CategoryAnimal Science - Animal Science
Date Full Report Received02/08/2016
Date Abstract Report Received02/08/2016
InvestigationInstitution: Iowa State University
Primary Investigator: Jason W. Ross
Co-Investigators: Lance Baumgard, Aileen Keating
Funded ByNational Pork Board
Mitigating seasonal infertility is critically important to increased production efficiency for American pork producers. Elevated ambient temperature is a significant factor contributing to reduced litter size and farrowing rates. Despite the reproducibility and predictability of seasonal infertility, knowledge of the underlying biological mechanisms contributing to the reduced fertility during the summer months is extraordinarily lacking. Defining the biological underpinnings contributing to reduced reproductive ability during seasonal infertility is the first and urgently needed step in developing mitigation strategies designed to reduce the nearly $1 billion annual revenue losses to the swine industry. Swine producers are subject to numerous variables that are difficult to predict (i.e. fluctuations in input costs and disease outbreaks) and that can dramatically impact profitability. For example, although PRRS is not nearly as economically devastating as heat stress (HS), extensive mitigation strategies are employed to combat the PRRS virus, despite the fact that PRRS is relatively unpredictable. On the contrary, HS is a predicable event (particularly seasonal infertility) for which mitigation strategies are dramatically lacking.
This project significantly improved our understanding of the interaction between HS and reproduction in sows and gilts and the potential relationship with seasonal infertility.
Specifically this project was enabled the following impacts/discoveries that we are using to move the pork industry forward:
1) In Objective 1, we demonstrated that seasonal infertility in large commercial pork production system was not strongly correlated with HS during the wean-to-estrus interval (WEI).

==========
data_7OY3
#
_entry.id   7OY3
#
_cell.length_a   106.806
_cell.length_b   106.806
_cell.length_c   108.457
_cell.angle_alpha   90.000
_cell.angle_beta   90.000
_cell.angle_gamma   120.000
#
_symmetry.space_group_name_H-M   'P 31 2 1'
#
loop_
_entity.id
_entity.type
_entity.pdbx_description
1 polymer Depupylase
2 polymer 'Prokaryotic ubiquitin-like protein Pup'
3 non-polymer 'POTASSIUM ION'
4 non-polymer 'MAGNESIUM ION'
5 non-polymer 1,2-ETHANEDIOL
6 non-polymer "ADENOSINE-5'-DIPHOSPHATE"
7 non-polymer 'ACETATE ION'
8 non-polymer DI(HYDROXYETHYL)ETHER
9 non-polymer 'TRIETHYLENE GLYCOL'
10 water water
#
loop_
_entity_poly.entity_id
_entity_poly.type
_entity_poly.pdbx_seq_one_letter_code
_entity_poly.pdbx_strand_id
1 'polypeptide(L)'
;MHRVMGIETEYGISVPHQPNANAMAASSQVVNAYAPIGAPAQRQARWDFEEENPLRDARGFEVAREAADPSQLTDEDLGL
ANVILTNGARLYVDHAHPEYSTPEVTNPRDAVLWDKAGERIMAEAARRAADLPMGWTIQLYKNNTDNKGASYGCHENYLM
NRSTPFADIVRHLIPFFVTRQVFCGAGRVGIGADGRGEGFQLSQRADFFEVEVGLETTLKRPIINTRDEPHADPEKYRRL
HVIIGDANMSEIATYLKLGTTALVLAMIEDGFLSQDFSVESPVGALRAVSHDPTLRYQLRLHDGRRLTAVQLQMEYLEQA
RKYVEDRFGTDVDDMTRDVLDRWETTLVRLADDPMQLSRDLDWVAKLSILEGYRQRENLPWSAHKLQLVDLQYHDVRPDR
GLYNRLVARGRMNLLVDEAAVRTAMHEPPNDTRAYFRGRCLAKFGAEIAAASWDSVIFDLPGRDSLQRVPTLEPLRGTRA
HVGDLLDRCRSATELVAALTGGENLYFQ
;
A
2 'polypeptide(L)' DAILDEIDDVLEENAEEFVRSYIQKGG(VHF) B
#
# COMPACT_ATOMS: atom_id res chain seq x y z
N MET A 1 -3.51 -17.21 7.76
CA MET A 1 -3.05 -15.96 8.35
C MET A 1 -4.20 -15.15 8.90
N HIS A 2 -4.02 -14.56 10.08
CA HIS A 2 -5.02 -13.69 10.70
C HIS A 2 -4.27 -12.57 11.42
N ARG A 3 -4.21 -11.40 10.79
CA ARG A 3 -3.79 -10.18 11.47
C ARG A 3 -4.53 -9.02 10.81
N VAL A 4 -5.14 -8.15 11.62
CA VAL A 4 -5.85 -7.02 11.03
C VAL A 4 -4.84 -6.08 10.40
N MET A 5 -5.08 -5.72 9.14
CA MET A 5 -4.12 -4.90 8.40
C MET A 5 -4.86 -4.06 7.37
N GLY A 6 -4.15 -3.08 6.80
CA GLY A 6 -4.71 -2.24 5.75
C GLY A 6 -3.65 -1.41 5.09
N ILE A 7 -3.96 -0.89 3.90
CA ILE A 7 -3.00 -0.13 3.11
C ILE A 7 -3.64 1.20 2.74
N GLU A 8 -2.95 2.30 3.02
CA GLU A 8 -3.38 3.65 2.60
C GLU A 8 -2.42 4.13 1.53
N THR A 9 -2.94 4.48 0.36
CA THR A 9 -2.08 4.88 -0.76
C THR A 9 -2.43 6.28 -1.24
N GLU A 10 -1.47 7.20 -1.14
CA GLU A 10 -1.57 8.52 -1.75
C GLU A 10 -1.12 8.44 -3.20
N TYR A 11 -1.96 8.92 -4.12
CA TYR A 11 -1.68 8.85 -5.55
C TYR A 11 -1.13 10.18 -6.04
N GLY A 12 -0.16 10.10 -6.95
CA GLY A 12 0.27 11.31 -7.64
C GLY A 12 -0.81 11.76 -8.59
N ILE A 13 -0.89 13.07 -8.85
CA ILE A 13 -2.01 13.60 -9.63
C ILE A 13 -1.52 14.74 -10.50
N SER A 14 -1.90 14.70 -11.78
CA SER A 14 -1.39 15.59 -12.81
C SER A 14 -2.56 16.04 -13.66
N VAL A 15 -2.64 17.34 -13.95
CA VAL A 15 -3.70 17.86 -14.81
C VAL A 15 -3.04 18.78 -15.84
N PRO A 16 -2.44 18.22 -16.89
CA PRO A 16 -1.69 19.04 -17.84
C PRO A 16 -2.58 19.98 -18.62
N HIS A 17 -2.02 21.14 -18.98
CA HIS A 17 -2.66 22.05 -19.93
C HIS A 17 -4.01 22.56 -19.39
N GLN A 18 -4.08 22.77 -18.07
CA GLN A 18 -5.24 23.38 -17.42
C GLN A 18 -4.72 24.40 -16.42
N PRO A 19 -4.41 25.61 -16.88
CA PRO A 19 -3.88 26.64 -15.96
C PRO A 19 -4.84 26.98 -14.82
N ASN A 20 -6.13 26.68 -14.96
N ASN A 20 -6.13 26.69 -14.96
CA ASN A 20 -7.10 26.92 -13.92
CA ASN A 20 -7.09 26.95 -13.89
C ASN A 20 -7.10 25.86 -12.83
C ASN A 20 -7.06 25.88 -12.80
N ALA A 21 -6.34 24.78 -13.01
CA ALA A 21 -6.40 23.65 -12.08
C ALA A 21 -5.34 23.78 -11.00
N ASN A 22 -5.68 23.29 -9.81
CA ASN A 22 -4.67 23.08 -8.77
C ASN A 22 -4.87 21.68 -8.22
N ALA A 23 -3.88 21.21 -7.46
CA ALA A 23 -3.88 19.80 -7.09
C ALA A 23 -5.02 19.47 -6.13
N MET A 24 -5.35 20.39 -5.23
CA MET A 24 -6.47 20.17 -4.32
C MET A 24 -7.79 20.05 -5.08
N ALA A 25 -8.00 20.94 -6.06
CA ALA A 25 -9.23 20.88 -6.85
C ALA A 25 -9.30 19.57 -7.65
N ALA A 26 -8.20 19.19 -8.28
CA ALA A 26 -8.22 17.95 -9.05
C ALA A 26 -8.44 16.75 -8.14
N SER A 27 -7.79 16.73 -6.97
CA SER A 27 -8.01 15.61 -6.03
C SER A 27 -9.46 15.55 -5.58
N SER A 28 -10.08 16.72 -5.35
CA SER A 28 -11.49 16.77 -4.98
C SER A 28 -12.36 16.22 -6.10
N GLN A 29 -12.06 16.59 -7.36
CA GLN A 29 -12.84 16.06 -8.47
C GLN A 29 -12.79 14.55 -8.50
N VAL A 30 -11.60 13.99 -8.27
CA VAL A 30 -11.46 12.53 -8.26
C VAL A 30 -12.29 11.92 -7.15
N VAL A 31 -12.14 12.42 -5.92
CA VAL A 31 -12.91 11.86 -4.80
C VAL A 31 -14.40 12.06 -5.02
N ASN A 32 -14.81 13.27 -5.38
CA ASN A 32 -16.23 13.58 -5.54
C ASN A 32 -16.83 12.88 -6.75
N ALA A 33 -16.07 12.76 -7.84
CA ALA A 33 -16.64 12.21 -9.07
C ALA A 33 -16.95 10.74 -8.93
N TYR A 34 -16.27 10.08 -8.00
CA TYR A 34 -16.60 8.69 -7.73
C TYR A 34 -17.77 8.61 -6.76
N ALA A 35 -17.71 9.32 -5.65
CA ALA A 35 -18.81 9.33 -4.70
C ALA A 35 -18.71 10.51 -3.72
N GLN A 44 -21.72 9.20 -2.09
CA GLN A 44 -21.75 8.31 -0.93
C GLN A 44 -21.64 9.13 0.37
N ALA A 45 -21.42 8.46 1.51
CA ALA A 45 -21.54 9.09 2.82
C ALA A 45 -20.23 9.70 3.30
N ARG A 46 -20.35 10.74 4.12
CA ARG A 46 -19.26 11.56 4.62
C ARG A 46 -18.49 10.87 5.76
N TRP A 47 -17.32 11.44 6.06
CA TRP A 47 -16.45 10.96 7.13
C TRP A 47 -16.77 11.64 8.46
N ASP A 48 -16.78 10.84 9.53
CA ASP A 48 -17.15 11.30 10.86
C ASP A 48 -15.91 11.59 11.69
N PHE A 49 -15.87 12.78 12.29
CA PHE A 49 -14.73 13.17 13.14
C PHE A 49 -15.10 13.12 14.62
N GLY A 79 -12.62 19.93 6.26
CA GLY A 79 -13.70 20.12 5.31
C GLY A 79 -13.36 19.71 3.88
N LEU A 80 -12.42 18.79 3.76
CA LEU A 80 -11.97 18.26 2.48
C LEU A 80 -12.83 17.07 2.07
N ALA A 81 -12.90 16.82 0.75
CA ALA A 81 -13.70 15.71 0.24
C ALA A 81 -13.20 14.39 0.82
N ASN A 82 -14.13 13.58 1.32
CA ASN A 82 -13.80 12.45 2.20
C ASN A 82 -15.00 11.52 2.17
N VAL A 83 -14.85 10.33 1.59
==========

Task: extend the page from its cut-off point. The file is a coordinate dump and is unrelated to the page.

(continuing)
a. We are now pursuing strategies and funding to determine the impact that the lactation environment has on P1 weaned sow reproductive performance in the summer.
2) In Objective 1, we did not see differences in circulating LPS binding protein (LBP) or insulin during the WEI of sows weaned during the summer or spring.
a. This is important in strengthening our understanding of the biological consequences of the lactation to gestation transition during different seasons.
3) In Objective 2, we demonstrated that thermoregulatory response to HS is repeatable in gilts exposed to HS more than 4 months between exposures.
a. This was a critically important finding for the pork industry. Subsequently, our group has leveraged this project and samples collected during it to secure additional dollars to pursue the identification of specific genomic regions in pigs associated with contributing to production efficiency during HS.
4) In Objective 2, we demonstrated a lack of impact on HS during a Matrix synchronized follicular phase.
a. Based on this project we are now hypothesizing that seasonal infertility manifests itself through the combination of seasonal, environmental, metabolic conditions, and genetics of the sows.
5) In Objective 2, we determined that HS during the follicular phase did not affect 17β-estradiol production in the follicle but altered proteins involved in ovarian physiology. However, gilts susceptible to HS, as determined by their thermoregulatory response, did have reduced corpora lutea size, which could have implications for pregnancy maintenance and litter-size.
The execution of this important research has advanced our understanding of the seasonality of swine reproduction. These meaningful results will have both an immediate and long-term value to U.S. Pork Producers. Data produced from these experiments is providing a foundation for future experiments that will identify valuable markers for reproductive success during seasonal infertility enabling the development of mitigation strategies. In addition to generating a much needed understanding of the immediate effects of HS during the WEI, we also expect to enhance basic understanding of the detrimental effects that HS has on porcine oocyte development which is foundational for future applied swine management and production practices.
Approximately 300,000 P1 sows are weaned during the period of seasonal infertility in the US, and based on this project, seasonal infertility causes a 17% reduction in litters produced due to a combination of both lower breeding rates and farrowing rates. This represents a tremendous opportunity to improve the efficiency of the US swine herd. Moderately reducing these losses from 17% to 12% during seasonal infertility represents nearly 400,000 piglets produced while requiring fewer replacement females, creating opportunities for more rapid genetic advancement. We are continuing to pursue mitigation strategies through current projects and project proposals submitted to the National Pork Board. This research project has made an extremely valuable impact on our research efforts leading to the development of mitigation strategies.